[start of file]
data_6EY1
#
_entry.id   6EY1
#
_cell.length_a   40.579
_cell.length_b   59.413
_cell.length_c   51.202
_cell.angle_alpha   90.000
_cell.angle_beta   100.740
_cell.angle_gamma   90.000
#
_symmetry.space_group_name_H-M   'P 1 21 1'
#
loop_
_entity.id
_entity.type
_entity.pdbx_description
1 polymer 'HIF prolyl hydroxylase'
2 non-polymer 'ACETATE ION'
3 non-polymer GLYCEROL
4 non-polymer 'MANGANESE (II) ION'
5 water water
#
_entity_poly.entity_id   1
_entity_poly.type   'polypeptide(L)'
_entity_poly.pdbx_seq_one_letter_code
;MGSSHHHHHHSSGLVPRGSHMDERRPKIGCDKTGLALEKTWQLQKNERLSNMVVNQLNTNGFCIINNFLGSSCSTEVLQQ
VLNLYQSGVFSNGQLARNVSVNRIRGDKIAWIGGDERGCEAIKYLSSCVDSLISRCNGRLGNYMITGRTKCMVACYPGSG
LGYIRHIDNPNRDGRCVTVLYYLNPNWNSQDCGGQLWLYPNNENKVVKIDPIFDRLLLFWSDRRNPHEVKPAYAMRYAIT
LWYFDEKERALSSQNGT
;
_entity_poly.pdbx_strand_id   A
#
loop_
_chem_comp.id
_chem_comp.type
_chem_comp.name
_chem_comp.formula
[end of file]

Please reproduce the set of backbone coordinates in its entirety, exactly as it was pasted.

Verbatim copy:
data_6EY1
#
_entry.id   6EY1
#
_cell.length_a   40.579
_cell.length_b   59.413
_cell.length_c   51.202
_cell.angle_alpha   90.000
_cell.angle_beta   100.740
_cell.angle_gamma   90.000
#
_symmetry.space_group_name_H-M   'P 1 21 1'
#
loop_
_entity.id
_entity.type
_entity.pdbx_description
1 polymer 'HIF prolyl hydroxylase'
2 non-polymer 'ACETATE ION'
3 non-polymer GLYCEROL
4 non-polymer 'MANGANESE (II) ION'
5 water water
#
_entity_poly.entity_id   1
_entity_poly.type   'polypeptide(L)'
_entity_poly.pdbx_seq_one_letter_code
;MGSSHHHHHHSSGLVPRGSHMDERRPKIGCDKTGLALEKTWQLQKNERLSNMVVNQLNTNGFCIINNFLGSSCSTEVLQQ
VLNLYQSGVFSNGQLARNVSVNRIRGDKIAWIGGDERGCEAIKYLSSCVDSLISRCNGRLGNYMITGRTKCMVACYPGSG
LGYIRHIDNPNRDGRCVTVLYYLNPNWNSQDCGGQLWLYPNNENKVVKIDPIFDRLLLFWSDRRNPHEVKPAYAMRYAIT
LWYFDEKERALSSQNGT
;
_entity_poly.pdbx_strand_id   A
#
loop_
_chem_comp.id
_chem_comp.type
_chem_comp.name
_chem_comp.formula